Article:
Christmas, Act II
Max Lucado tells how, in 1989, a terrible earthquake in Armenia killed 30,000 people. Among those uninjured were a man and his wife. Their son, Armon, was in an elementary school that collapsed. The father rushed to the school. He had always told Armon that he would come for him if he was ever in trouble. He worked intensely removing debris trying to find Armon. After thirty-eight hours he heard his child's voice and with the help of other workers freed Armon and the other children.
Armon said, "I told them you would come because you had promised. I told them you would always be there for me. I knew you would come."1
As we approach the Christmas season, we are again reminded of Christmas, Act I, when God showed his eternal love for mankind by sending his son, Jesus Christ, to earth to be born as a babe in Bethlehem so that, some thirty-three years later, he would give his life as a ransom to die in our place on a cruel Roman cross. This was to pay the just penalty for all our sins so we could be freely forgiven by God and live with him in heaven forever after life here on earth.
Just as Armon's father promised his son he would always come for him, before Jesus returned to heaven he made the same promise to his disciples and followers assuring them that he would come again to take them to be with him forever.2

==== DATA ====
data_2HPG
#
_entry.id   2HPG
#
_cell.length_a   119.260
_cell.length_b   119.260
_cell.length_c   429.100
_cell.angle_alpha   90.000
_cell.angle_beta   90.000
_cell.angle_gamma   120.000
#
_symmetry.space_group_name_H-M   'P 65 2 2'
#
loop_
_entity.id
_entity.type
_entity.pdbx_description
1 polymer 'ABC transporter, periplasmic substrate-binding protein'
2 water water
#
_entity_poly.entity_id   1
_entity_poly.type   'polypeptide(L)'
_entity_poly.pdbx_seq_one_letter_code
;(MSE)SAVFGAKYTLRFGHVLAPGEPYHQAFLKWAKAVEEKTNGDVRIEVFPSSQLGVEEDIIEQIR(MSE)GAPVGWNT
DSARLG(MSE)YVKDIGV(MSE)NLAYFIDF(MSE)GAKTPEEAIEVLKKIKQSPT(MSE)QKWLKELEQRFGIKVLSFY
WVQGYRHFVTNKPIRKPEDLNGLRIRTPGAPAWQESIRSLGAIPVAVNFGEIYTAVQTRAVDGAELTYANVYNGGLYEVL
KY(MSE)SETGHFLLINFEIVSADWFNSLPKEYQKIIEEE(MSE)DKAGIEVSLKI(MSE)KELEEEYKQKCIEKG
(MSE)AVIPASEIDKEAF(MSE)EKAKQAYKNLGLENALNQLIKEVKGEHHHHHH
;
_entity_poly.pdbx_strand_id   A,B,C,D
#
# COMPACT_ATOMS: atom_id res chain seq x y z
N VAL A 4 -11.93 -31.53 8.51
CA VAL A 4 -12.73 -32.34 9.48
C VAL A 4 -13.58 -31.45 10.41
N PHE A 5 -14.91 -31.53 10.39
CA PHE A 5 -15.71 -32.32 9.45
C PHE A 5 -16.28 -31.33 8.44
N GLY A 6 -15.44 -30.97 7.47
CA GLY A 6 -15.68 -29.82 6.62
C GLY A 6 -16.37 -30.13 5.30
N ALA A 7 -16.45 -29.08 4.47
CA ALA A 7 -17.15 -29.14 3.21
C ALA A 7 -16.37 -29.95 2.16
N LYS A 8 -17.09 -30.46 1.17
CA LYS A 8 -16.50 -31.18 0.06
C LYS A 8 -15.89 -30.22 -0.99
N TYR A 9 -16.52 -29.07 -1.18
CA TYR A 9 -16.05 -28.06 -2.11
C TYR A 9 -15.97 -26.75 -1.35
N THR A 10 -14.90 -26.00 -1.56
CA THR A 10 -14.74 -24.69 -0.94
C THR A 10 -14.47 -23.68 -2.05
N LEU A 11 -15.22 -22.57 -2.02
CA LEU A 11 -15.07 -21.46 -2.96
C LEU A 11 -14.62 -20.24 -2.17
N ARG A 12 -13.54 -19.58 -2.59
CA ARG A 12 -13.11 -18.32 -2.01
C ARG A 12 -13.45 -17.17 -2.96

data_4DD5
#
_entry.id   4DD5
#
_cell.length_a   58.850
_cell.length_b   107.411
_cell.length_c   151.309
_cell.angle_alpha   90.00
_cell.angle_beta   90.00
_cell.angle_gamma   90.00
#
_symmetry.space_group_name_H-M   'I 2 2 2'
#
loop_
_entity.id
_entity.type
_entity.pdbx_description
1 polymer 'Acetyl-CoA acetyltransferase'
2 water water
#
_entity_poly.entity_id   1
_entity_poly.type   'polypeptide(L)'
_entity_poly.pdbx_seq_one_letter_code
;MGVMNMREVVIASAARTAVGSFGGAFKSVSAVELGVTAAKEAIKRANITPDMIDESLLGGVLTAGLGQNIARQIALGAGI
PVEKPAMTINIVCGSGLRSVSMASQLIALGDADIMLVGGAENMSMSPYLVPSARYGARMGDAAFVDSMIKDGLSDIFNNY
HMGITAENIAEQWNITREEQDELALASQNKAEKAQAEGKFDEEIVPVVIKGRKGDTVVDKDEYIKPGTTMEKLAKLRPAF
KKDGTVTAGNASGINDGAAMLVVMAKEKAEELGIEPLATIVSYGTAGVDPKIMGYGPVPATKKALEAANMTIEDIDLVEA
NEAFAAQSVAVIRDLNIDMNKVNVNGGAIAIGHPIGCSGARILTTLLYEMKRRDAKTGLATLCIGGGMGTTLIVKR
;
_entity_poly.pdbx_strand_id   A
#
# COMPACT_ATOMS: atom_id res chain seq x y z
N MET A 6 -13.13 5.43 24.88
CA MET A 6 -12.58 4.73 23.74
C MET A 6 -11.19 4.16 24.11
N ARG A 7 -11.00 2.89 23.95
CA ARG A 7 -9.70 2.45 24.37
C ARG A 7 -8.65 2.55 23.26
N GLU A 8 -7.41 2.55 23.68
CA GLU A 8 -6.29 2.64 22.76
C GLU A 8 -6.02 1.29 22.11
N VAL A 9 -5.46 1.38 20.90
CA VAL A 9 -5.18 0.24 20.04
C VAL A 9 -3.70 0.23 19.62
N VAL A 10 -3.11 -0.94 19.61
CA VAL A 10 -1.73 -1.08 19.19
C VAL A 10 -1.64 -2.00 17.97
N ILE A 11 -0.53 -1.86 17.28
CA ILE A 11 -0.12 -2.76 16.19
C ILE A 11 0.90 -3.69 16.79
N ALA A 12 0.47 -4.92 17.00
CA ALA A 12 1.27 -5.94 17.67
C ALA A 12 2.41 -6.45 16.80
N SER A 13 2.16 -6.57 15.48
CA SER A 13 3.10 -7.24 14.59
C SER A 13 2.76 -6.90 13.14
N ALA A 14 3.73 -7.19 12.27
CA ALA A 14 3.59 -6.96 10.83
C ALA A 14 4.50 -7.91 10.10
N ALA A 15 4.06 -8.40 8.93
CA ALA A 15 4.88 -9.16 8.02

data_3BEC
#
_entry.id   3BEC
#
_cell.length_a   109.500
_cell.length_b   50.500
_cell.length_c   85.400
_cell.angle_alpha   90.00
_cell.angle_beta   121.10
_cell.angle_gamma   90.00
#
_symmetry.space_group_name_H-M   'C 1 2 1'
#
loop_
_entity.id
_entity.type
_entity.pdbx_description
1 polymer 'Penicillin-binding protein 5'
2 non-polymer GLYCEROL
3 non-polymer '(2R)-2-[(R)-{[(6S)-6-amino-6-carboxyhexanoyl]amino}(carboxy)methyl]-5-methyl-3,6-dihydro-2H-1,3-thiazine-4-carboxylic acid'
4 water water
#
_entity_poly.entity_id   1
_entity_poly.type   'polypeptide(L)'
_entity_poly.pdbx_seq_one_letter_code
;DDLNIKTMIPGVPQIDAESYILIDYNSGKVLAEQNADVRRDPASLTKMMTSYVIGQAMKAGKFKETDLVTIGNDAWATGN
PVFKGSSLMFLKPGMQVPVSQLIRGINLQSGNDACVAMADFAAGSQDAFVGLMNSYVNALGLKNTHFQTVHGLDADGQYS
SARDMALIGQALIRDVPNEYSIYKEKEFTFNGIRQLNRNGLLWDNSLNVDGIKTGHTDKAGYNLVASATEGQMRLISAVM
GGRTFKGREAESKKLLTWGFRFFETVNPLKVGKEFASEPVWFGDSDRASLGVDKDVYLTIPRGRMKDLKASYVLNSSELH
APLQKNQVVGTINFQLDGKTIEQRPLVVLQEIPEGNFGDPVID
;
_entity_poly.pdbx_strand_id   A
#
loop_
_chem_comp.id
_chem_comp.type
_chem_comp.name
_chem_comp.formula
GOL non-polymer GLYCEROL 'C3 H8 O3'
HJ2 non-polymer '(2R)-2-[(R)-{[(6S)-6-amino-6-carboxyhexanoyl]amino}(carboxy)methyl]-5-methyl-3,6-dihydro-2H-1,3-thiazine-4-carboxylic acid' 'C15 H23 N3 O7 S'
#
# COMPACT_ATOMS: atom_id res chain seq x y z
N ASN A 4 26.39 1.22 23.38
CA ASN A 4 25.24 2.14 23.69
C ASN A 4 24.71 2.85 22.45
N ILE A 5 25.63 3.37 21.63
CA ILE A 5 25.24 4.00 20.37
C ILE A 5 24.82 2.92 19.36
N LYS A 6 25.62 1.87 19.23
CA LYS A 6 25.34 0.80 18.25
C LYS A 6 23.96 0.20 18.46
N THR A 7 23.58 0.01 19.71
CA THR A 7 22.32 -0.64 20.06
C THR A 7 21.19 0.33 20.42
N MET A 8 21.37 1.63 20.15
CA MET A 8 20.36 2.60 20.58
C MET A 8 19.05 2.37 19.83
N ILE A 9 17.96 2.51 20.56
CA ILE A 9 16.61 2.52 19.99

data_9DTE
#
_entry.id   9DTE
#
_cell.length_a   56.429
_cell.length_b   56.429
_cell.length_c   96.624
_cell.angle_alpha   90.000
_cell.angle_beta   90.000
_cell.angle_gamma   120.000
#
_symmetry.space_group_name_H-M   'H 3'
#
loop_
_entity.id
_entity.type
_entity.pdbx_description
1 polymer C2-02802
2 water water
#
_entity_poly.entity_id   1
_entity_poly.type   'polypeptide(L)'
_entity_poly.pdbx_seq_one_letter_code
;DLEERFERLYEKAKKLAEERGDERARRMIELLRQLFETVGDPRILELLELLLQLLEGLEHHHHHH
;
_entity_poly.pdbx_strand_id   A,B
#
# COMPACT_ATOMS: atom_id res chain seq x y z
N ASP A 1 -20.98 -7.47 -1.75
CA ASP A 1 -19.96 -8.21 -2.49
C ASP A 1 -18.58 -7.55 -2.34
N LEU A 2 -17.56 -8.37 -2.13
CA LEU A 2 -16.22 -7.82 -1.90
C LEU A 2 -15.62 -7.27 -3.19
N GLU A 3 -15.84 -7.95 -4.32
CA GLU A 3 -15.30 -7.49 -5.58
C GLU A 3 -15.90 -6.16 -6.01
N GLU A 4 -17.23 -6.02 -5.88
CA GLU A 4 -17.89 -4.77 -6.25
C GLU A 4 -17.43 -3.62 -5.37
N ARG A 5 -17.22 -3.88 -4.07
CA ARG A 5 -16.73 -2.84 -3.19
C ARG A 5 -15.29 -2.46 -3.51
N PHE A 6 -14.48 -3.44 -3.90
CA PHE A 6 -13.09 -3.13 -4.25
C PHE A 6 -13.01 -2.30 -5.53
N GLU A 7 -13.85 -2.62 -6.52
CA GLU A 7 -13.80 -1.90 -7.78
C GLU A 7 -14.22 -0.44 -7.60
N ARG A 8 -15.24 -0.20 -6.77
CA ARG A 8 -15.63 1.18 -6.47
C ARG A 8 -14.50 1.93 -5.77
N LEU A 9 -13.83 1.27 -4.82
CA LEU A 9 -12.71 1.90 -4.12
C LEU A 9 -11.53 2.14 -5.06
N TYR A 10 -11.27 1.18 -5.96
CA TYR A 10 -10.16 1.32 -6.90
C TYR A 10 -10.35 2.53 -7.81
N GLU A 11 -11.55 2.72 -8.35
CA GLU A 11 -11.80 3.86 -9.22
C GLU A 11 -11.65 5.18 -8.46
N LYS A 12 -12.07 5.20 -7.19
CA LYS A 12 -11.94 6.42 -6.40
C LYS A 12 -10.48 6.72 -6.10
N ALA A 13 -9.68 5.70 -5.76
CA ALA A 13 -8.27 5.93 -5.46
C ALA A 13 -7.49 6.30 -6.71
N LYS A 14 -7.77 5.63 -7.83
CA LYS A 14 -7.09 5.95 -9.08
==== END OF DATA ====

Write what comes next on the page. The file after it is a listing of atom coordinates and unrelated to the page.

Immediately following Jesus’ return to heaven, two angels appeared to the disciples and affirmed Christ’s promise saying, “Men of Galilee, why do you stand here looking into the sky? This same Jesus, who has been taken from you into heaven, will come back in the same way you have seen him go into heaven.”3
I told them you would come
because you had promised.
As inspiring and wonderful as was Armon’s father’s promise to his son, it pales in significance compared to the promise made by Jesus to his disciples and followers.
Christmas, Act II
Jesus IS coming again. This will be Christmas Act II. But you ask how can we be sure Jesus will come again?
First of all, Christ’s first coming is an indisputable fact of history. This event was repeatedly promised and prophesied about in the Old Testament over a period of several hundred years.
For instance, 700 years before Christ was born in Bethlehem, Micah wrote, "But you, Bethlehem...though you are small among the clans of Judah, out of you will come for me one who will be ruler over Israel.”4
A thousand years before Christ's death David, the psalmist, predicted how Jesus would die. “They have pierced my hands and my feet,” he wrote.5 This happened at Christ's crucifixion. This is even more remarkable when considering that in David's time, death by crucifixion was unknown. This inhumane, torturous death was first used by the Persians centuries later.
David also predicted that Christ would be betrayed by a friend, that people would “throw dice” for his clothes, and that he would die with criminals.6 He also predicted the dying Savior's cry: “My God, my God, why have you forsaken me?”7 All of these predictions came true.
Six hundred years prior to Christ's coming Daniel predicted when it would be. One hundred years later Zechariah told how Christ would enter Jerusalem riding on a donkey; how he would be betrayed for 30 pieces of silver; and how this money would be used to buy a potter's field.8
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